Monday, 9 April 2012

St Bartholomew gatehouse

This fascinating fragment of old London is one of the earliest surviving timber framed facades in the city. It was the gatehouse to the Norman priory church of St Bartholomew-the-great. It was built atop the entrance to the south aisle of the nave of St Bartholomew's after the dissolution of the monasteries when the nave was demolished (shown in yellow on image bottom). The gateway is the remains of the south aisle door (shown in red) with parts of the stone work dating to the thirteenth century. The timber framed building above was added by William Scudamore as a residence in 1595. The gatehouse is of a simple design with two stories, the second overhanging slightly and a small attic gable. The shield of the residence of the family is shown at the front just below the first floor windows and at the rear.  

Until 1916 this gem was obscured by a polite Georgian front, the old Elizabethan facade was only discovered when damage was sustained from a nearby German Zeppelin raid during World War One. After the war in 1932 the building was repaired and its old timber facade restored. Today it is photographed countless times by tourists before they visit the church of St Bartholomew which is just through the gateway.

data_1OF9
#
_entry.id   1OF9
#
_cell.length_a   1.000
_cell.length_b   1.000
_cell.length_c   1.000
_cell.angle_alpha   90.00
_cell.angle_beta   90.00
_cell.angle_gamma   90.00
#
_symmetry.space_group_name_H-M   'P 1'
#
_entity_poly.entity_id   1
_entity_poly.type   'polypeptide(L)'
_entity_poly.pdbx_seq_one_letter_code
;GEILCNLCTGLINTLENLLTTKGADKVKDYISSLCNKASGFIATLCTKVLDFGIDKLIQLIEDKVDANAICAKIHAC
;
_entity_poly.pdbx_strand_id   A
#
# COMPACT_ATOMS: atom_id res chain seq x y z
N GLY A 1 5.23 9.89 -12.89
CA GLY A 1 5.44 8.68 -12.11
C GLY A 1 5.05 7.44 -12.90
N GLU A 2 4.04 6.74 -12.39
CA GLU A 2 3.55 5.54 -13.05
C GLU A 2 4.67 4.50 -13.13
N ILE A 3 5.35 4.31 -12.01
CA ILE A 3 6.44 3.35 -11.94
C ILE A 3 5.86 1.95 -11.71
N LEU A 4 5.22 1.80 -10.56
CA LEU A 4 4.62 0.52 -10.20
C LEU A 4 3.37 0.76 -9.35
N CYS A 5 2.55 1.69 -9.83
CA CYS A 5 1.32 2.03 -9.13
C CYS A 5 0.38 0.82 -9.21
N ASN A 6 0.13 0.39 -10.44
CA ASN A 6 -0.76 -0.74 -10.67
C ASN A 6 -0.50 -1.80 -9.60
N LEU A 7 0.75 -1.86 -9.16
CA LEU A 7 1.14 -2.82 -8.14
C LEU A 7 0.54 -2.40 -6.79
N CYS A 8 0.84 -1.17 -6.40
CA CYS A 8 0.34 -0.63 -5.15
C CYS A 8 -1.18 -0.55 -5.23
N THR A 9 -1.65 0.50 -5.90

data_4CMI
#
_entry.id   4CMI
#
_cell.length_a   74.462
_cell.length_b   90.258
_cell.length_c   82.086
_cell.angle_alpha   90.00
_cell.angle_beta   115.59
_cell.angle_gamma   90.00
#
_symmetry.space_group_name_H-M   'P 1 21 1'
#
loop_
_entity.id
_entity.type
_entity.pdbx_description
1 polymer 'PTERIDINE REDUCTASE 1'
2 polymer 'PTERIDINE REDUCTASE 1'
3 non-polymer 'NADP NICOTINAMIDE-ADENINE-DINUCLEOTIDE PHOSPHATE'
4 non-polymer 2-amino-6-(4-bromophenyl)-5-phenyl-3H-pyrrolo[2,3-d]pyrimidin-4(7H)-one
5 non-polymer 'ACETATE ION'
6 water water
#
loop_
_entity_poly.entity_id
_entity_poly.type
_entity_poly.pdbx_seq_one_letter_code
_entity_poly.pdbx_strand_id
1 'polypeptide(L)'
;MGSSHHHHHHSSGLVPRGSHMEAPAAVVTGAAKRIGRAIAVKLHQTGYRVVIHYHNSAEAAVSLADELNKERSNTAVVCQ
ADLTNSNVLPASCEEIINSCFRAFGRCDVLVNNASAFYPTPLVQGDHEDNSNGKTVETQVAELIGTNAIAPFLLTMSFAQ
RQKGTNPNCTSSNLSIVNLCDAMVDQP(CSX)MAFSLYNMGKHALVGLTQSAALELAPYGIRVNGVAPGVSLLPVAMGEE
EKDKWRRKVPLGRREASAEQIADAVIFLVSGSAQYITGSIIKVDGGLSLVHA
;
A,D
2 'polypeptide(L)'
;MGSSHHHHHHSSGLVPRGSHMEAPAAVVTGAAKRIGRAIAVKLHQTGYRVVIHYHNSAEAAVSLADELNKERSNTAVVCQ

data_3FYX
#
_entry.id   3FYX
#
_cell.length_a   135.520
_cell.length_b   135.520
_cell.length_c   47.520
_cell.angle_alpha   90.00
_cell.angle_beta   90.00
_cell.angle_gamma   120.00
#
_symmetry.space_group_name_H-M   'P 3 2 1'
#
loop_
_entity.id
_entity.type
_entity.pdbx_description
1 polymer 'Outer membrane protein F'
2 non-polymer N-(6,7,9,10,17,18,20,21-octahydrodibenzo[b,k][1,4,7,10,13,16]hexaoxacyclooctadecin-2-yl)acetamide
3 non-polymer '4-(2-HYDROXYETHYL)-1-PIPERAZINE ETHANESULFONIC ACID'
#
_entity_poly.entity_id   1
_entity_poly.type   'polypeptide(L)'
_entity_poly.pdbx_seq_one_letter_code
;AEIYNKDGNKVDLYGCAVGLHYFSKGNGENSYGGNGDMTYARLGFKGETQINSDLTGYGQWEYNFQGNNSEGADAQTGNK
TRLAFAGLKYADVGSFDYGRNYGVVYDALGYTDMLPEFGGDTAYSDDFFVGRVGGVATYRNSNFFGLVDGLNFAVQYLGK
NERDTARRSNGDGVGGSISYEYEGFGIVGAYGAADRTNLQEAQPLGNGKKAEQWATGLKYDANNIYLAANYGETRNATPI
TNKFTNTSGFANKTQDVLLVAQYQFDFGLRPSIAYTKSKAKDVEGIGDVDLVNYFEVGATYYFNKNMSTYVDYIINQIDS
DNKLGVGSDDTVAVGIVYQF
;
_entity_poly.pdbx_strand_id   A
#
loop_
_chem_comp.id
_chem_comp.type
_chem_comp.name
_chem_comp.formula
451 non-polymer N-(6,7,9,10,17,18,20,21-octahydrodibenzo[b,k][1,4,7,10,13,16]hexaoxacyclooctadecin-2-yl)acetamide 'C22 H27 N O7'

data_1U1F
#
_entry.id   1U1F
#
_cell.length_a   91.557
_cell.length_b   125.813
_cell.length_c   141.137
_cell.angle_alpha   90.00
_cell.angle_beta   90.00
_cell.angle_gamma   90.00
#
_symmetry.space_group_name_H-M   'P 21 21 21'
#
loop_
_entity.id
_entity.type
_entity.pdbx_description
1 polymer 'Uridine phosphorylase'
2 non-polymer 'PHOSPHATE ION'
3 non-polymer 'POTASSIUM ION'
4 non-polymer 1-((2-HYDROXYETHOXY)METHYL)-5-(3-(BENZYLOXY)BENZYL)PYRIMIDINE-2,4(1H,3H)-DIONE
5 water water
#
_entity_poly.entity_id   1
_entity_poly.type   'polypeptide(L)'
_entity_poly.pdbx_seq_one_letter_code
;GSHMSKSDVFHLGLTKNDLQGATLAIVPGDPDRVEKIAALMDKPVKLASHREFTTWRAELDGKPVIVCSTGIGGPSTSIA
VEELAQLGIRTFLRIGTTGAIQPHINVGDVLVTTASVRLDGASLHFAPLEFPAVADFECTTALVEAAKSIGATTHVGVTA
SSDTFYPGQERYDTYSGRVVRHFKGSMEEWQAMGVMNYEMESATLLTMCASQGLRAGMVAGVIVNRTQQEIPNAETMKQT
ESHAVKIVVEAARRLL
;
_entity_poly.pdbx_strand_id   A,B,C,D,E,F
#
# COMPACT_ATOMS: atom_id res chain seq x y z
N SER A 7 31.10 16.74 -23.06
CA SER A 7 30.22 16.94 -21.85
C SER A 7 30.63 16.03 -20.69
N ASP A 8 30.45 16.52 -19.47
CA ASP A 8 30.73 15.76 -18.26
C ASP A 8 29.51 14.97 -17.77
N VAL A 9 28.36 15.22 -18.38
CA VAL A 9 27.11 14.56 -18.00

The sculptor William Silver Frith was heavily involved in the restoration of the building. He designing the war memorial to the right of the entrance arch in 1917 to honor those fallen and the wooden sculptor on the second floor between the windows. The gatehouse is listed by English Heritage as grade 2* due to the rare surviving original timber frame. It has served for many years as the rectory for the rector of St Bartholomew. In 1948 Phyllis Wallbank, the wife of the rector set up the gatehouse Montessori school, a independent school. It began in the living room of the building with only eight pupils, although it has now expanded to several hundred and has moved close to Victoria park. 

The image above © shows the old Georgian facade before the restoration. The image bottom © shows a sixteenth century map of the church of St Bartholomew. 




4 comments:

  1. Lovely, lovely blog! I used to work on the corner of Little Britain and Bartholomew Close and so all these posts about Barts and Cloth Fair have brought back wonderful memories. One of the main attractions of moving to London was its incredibly documented history, and blogs like yours make it easily accessible to aficionados like myself. Keep up the good work!

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  2. Thank-you for feedback, walking around these historic streets to work everyday must have been a delight for you!

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  3. Hi could you please tell me where the C16th map of the priory originated?
    Thanks

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  4. I can't remember much about this map, I found it at what was a very good website for old maps of London - (www.oldlondonmaps.com/oldenmappages/olden13b.html) but it doesn't seem to exist anymore! sorry

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